Referring to FIG. 2, the first and second polarizer are arranged such that a light beam traversing the first polarizer 3 in a direction orthogonal to the first extinction axis 5, such as the light beam 19, traverses the second polarizer in a direction coincident with the second extinction axis 11. In the present embodiment, the extinction axes 5 and 11 are orthogonal and intersect each other. This is by no means essential. If the polarizing component comprises optical components other than the first and second polarizer, more in particular components arranged between the first and second polarizer, the extinction axes 5 and 11 need not be orthogonal to or intersect one another. For example, if, after having traversed the first polarizer 3, the light beam is reflected off a mirror at an angle of 45 before traversing the second polarizer, the extinction axes are parallel in order for the light beam to traverse the second polarizer in a direction coincident with the second extinction axis.

FIGS. 3 and 4, show schematically, the polarization contrast ratio PC (in dimensionless units) as a function of angle of incidence α (in degrees) of the first and second polarizer shown in FIG. 1 respectively. Polarization contrast ratio PC is defined as the ratio of light intensity of the transmitted linear polarization and the light intensity of the extinguished polarization and the angle α is the angle of incidence of a light beam on the light entry surface 9 or, which amounts to the same thing in the present embodiment as the extinction axis 5 is parallel to the light entry surface 9, the angle between the light beam and the extinction axis 5.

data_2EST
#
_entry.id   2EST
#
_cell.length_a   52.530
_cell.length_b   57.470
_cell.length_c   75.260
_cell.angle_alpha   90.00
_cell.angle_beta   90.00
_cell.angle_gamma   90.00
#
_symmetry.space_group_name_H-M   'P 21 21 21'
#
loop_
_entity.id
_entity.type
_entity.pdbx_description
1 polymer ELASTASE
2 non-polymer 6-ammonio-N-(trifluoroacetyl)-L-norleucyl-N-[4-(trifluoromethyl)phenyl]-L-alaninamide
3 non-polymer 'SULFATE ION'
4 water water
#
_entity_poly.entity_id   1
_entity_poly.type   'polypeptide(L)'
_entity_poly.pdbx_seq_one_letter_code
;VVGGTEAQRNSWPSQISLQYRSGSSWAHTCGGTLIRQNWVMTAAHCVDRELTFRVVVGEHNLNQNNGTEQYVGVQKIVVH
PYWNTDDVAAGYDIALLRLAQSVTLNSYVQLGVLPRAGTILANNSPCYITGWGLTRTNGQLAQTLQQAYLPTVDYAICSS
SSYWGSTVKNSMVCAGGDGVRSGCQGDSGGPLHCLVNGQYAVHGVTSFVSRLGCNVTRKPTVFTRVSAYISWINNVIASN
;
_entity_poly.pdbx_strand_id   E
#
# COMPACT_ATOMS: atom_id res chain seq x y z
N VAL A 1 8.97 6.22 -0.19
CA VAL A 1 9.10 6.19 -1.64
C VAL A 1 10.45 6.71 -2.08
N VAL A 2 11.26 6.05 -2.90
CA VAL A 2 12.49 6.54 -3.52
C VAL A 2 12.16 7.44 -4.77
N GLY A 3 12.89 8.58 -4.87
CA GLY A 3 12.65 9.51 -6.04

The polarization contrast ratio PC of both the first and the second polarizer is dependent on the angle the light beam makes with its extinction axis, polarization being most efficient when the light beam is orthogonal to the extinction axis of the polarizer and becoming less efficient as the angle between the light beam and the extinction axis becomes smaller. In the extreme, if the angle between light beam and extinction axis is 0, no or in practice minimal extinction and hence no polarization takes places. Referring to FIG. 2, the first and second polarizer are arranged relative to one another such that the second extinction axis 11 extends in the direction of a light beam, such as the light beam 19, traveling in a direction orthogonal to first extinction axis 5.